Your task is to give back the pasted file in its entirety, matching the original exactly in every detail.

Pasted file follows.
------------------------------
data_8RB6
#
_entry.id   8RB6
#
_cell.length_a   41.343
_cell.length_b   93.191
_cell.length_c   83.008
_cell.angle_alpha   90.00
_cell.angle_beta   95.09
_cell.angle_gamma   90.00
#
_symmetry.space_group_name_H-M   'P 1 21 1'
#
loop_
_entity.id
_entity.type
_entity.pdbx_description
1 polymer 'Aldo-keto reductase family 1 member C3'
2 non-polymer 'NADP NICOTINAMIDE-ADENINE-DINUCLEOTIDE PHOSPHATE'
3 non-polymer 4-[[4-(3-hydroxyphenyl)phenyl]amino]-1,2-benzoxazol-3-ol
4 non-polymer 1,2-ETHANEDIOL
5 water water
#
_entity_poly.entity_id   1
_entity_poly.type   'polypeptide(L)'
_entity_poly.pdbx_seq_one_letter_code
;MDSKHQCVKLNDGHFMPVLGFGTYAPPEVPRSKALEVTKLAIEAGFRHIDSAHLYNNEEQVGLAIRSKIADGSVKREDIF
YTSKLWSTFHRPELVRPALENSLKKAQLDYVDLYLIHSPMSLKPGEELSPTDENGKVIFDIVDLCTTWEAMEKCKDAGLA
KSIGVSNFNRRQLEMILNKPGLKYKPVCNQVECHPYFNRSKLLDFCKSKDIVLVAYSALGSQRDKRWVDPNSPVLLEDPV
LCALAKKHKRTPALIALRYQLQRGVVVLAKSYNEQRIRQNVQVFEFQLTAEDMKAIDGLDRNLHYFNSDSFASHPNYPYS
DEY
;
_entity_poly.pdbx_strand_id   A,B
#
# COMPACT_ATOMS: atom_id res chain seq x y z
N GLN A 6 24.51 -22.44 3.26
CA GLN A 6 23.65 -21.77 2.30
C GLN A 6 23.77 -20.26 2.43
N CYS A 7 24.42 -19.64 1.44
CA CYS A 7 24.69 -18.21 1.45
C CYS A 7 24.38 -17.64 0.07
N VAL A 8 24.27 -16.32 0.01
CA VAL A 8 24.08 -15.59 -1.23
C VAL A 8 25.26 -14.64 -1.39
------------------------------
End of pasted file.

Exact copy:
data_8RB6
#
_entry.id   8RB6
#
_cell.length_a   41.343
_cell.length_b   93.191
_cell.length_c   83.008
_cell.angle_alpha   90.00
_cell.angle_beta   95.09
_cell.angle_gamma   90.00
#
_symmetry.space_group_name_H-M   'P 1 21 1'
#
loop_
_entity.id
_entity.type
_entity.pdbx_description
1 polymer 'Aldo-keto reductase family 1 member C3'
2 non-polymer 'NADP NICOTINAMIDE-ADENINE-DINUCLEOTIDE PHOSPHATE'
3 non-polymer 4-[[4-(3-hydroxyphenyl)phenyl]amino]-1,2-benzoxazol-3-ol
4 non-polymer 1,2-ETHANEDIOL
5 water water
#
_entity_poly.entity_id   1
_entity_poly.type   'polypeptide(L)'
_entity_poly.pdbx_seq_one_letter_code
;MDSKHQCVKLNDGHFMPVLGFGTYAPPEVPRSKALEVTKLAIEAGFRHIDSAHLYNNEEQVGLAIRSKIADGSVKREDIF
YTSKLWSTFHRPELVRPALENSLKKAQLDYVDLYLIHSPMSLKPGEELSPTDENGKVIFDIVDLCTTWEAMEKCKDAGLA
KSIGVSNFNRRQLEMILNKPGLKYKPVCNQVECHPYFNRSKLLDFCKSKDIVLVAYSALGSQRDKRWVDPNSPVLLEDPV
LCALAKKHKRTPALIALRYQLQRGVVVLAKSYNEQRIRQNVQVFEFQLTAEDMKAIDGLDRNLHYFNSDSFASHPNYPYS
DEY
;
_entity_poly.pdbx_strand_id   A,B
#
# COMPACT_ATOMS: atom_id res chain seq x y z
N GLN A 6 24.51 -22.44 3.26
CA GLN A 6 23.65 -21.77 2.30
C GLN A 6 23.77 -20.26 2.43
N CYS A 7 24.42 -19.64 1.44
CA CYS A 7 24.69 -18.21 1.45
C CYS A 7 24.38 -17.64 0.07
N VAL A 8 24.27 -16.32 0.01
CA VAL A 8 24.08 -15.59 -1.23
C VAL A 8 25.26 -14.64 -1.39